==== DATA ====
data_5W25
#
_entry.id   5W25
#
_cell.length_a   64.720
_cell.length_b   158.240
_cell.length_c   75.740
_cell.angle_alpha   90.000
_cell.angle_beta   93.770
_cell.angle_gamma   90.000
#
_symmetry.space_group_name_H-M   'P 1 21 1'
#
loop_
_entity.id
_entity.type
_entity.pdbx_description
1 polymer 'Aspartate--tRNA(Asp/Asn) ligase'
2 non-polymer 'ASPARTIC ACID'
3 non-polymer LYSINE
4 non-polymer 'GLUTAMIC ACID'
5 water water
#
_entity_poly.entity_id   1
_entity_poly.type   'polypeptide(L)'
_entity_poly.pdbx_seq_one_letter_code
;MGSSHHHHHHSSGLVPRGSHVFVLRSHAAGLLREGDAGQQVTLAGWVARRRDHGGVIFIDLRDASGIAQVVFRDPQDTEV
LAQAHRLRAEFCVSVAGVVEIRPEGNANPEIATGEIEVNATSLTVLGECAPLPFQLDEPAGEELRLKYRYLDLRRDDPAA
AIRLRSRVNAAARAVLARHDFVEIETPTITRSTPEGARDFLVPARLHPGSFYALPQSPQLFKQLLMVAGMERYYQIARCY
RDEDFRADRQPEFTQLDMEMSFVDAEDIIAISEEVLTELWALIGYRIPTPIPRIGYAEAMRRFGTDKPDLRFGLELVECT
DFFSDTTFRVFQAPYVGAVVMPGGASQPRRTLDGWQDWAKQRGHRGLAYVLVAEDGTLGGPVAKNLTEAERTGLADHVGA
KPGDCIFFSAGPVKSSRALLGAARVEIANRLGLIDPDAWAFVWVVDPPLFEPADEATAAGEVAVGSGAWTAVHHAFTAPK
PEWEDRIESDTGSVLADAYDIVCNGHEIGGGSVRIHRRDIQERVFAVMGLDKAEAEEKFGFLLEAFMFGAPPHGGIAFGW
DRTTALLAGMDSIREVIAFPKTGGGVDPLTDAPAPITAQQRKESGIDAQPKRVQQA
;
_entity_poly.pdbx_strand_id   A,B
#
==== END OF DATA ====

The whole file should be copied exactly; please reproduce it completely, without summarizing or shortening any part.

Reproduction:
data_5W25
#
_entry.id   5W25
#
_cell.length_a   64.720
_cell.length_b   158.240
_cell.length_c   75.740
_cell.angle_alpha   90.000
_cell.angle_beta   93.770
_cell.angle_gamma   90.000
#
_symmetry.space_group_name_H-M   'P 1 21 1'
#
loop_
_entity.id
_entity.type
_entity.pdbx_description
1 polymer 'Aspartate--tRNA(Asp/Asn) ligase'
2 non-polymer 'ASPARTIC ACID'
3 non-polymer LYSINE
4 non-polymer 'GLUTAMIC ACID'
5 water water
#
_entity_poly.entity_id   1
_entity_poly.type   'polypeptide(L)'
_entity_poly.pdbx_seq_one_letter_code
;MGSSHHHHHHSSGLVPRGSHVFVLRSHAAGLLREGDAGQQVTLAGWVARRRDHGGVIFIDLRDASGIAQVVFRDPQDTEV
LAQAHRLRAEFCVSVAGVVEIRPEGNANPEIATGEIEVNATSLTVLGECAPLPFQLDEPAGEELRLKYRYLDLRRDDPAA
AIRLRSRVNAAARAVLARHDFVEIETPTITRSTPEGARDFLVPARLHPGSFYALPQSPQLFKQLLMVAGMERYYQIARCY
RDEDFRADRQPEFTQLDMEMSFVDAEDIIAISEEVLTELWALIGYRIPTPIPRIGYAEAMRRFGTDKPDLRFGLELVECT
DFFSDTTFRVFQAPYVGAVVMPGGASQPRRTLDGWQDWAKQRGHRGLAYVLVAEDGTLGGPVAKNLTEAERTGLADHVGA
KPGDCIFFSAGPVKSSRALLGAARVEIANRLGLIDPDAWAFVWVVDPPLFEPADEATAAGEVAVGSGAWTAVHHAFTAPK
PEWEDRIESDTGSVLADAYDIVCNGHEIGGGSVRIHRRDIQERVFAVMGLDKAEAEEKFGFLLEAFMFGAPPHGGIAFGW
DRTTALLAGMDSIREVIAFPKTGGGVDPLTDAPAPITAQQRKESGIDAQPKRVQQA
;
_entity_poly.pdbx_strand_id   A,B
#